There is no obligation to pay anything for the tour but tips are very much welcome. To give you an idea of what to expect, the day tour in Bratislava I took lasted around 3 and a half hours. Tip what you feel you are happy with and what you can afford to. Oh, and bring your walking shoes!
6. Head up to the UFO Observation Deck
Bratislava is full of cool and crazy buildings. However, none compare to the borderline bizarre Most SNP (Bridge of the Slovak National Uprising) or ‘UFO Observation Deck’. As you may guess from the picture, this building gets its name from its shape, not from the chance of seeing UFOs from the top…
You can go up to the observation deck for incredible views of the city for €8.90 or a day-night ticket costs €11.90, giving you the best of both worlds. You can also get free entrance to the observation deck by booking a table at the restaurant.
7. Get your adrenaline pumping at the UFO Skywalk
Why not get your heart pumping by taking part in the exhilarating UFO Skywalk? The views are spectacular from the tower and definitely worth visiting while you are in the Slovak capital – if you’re brave enough.
Food and Drink in Bratislava
Due to the different cultures which have influenced the city, the culinary side of things is very varied. You can sample a blend of several national dishes as well as more typical food from Bratislava.
‘Bryndzové halušky‘ or potato dumplings with sheep cheese and bacon is the national dish of Slovakia, which I have to admit tastes a lot better than it looks.
The cost of eating out, even with the euro is still very competitive. You can get a 3-course meal with a couple of drinks for two people for around €25-35 in a mid to high-end restaurant. Considering that Bratislava is a capital city, this is very reasonable. More importantly, a local beer will cost around €2.
If you fancy trying some traditional dishes, I recommend wandering the streets of Old Town where there are many charming Slovak restaurants. It is actually hard to choose between them. One thing I am certain of is that you won’t be disappointed!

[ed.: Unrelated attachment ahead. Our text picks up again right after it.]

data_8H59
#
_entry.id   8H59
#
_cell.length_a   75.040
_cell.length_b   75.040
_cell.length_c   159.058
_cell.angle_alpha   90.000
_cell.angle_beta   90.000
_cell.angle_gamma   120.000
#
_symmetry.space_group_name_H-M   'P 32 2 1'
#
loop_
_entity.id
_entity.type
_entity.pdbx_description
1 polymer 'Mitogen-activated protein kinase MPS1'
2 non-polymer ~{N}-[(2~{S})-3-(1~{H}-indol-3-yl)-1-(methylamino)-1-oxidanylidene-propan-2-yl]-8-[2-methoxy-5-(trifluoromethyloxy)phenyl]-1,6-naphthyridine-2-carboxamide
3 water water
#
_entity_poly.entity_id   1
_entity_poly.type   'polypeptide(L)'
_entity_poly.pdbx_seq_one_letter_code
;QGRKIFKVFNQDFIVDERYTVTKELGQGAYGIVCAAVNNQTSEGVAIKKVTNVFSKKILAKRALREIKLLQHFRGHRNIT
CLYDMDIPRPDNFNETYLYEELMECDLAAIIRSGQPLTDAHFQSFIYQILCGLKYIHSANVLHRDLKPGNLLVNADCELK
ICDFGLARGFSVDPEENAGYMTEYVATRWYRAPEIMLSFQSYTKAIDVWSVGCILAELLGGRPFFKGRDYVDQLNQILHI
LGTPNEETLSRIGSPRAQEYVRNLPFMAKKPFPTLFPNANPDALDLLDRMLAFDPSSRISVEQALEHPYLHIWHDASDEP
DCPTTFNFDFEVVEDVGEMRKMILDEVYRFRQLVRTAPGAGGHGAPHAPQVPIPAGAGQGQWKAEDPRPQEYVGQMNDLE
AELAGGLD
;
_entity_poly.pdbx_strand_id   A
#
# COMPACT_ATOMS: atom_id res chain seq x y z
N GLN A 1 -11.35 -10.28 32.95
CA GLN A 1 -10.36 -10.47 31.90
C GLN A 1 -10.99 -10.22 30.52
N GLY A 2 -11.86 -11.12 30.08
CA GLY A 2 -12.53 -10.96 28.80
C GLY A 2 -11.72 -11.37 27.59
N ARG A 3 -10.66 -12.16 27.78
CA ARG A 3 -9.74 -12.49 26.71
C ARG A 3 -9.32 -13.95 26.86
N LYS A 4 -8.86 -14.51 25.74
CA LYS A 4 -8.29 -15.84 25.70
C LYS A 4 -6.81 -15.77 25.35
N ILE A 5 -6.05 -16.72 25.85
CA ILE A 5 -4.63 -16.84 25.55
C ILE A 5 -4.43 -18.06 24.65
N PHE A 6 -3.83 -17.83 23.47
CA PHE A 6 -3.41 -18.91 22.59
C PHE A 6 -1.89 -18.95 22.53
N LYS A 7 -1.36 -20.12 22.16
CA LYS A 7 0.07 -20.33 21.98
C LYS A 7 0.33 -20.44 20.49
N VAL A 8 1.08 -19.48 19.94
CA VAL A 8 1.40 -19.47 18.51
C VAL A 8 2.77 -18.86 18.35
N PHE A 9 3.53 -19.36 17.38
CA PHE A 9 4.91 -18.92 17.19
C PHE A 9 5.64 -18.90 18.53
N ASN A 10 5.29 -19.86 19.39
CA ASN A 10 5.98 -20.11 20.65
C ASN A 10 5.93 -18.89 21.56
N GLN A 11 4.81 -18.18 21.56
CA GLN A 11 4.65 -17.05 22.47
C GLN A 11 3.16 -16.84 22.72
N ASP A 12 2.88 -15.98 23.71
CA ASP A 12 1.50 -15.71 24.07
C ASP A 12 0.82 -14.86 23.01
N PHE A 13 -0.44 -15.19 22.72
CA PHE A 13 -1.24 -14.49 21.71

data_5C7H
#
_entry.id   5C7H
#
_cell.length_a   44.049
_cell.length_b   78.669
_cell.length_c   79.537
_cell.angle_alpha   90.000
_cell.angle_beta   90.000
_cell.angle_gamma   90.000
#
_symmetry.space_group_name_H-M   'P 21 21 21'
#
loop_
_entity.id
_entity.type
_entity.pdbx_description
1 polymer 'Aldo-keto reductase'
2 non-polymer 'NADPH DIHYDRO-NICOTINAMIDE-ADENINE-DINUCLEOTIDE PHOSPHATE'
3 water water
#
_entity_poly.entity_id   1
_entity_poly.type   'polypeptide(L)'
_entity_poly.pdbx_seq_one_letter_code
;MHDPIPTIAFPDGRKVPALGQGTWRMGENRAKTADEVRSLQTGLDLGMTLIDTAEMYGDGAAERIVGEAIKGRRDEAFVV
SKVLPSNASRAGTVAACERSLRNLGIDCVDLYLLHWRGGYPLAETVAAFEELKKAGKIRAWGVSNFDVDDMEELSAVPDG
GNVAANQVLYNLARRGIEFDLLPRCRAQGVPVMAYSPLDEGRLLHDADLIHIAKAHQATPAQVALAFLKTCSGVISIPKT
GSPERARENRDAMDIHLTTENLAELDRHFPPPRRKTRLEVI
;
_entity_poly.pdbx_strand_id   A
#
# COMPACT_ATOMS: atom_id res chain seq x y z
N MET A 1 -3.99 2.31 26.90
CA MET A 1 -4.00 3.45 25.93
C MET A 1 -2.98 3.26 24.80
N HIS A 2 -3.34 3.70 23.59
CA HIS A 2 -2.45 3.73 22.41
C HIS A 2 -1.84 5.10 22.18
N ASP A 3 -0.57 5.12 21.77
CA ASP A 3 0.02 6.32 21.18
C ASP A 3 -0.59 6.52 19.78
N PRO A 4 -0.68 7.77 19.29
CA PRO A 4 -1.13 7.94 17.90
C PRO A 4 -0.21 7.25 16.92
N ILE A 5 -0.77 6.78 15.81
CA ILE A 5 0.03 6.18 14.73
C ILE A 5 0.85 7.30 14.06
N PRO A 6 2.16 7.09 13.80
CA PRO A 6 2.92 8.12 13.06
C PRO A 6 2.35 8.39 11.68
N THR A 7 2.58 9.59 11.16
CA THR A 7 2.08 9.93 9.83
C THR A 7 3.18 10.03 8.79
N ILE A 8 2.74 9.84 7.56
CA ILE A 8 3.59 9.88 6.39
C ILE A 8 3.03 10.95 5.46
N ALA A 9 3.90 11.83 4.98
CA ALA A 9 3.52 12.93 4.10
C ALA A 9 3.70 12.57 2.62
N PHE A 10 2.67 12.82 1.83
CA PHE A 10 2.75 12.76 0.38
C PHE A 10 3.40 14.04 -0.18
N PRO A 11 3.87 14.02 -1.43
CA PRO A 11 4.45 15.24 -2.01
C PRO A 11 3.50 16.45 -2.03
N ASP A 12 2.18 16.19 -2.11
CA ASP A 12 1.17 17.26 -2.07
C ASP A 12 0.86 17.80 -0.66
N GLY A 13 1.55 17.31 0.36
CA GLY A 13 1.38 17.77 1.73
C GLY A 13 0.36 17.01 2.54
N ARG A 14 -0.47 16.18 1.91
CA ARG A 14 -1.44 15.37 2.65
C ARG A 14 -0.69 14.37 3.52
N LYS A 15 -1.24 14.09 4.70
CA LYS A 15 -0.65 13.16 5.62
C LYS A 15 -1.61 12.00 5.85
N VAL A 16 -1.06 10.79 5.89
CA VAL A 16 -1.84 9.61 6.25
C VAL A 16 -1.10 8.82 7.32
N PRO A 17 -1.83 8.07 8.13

Getting to Bratislava
As I previously mentioned, I decided to travel around and started my trip from Vienna. One reason for this was the incredible value flights on offer from the UK to Vienna. It’s not unusual to find return flights from Vienna for as little as €52 and this was also a place that had been on my list for quite some time.
Bratislava does have it’s own international airport just on the outskirts of the city so you can go direct should you not be blessed with time. However, I would advise killing two birds with one stone. You won’t ever have an opportunity to visit two capital cities so close together, so why not make the most of it?
There are daily bus and tour guided routes from Vienna to Bratislava and vice versa. Trains are also extremely frequent, around twice an hour. For any train bookings, I recommend using OMIO.
Eurolines, Regiojet and Flixbus are the most reliable and frequent bus services. I personally took a Flixbus from Budapest in Hungary which took around 2 hours or so. This opens another new country which is very easily accessible from Bratislava.
Flixbus is a coach company that runs all over Europe and can be really reasonable should you book early enough. Fares can start from just €5 but as the buses fill up, the prices go up too.
You can also try using the BlaBla Car app and try and hitch a ride with other travellers.
Combining Bratislava with other destinations
I always say a place can’t be judged on a day trip. Bratislava is unlikely to be like any other capital city in Europe that you visit. It has a much slower pace, with more of a local town feel than a capital city. But would I base an entire trip solely on Bratislava… probably not.
However, there is no denying how close the Slovakian capital is to neighbouring countries and how easy and cheap it is to travel there. OMIO even advertises eco-friendly train journeys if you are concerned about your carbon footprint. I managed to get from Brno to Prague in the Czech Republic for just €5 on an eco-friendly train as it took a little longer than usual.
Plan a trip and make the most of what Europe as a whole has to offer – beautiful historic cities all within easy access via great transportation systems. My advice? Pick up your backpack and see Bratislava, Vienna and Budapest in one awe-inspiring trip to some of the most picturesque cities the continent has to offer.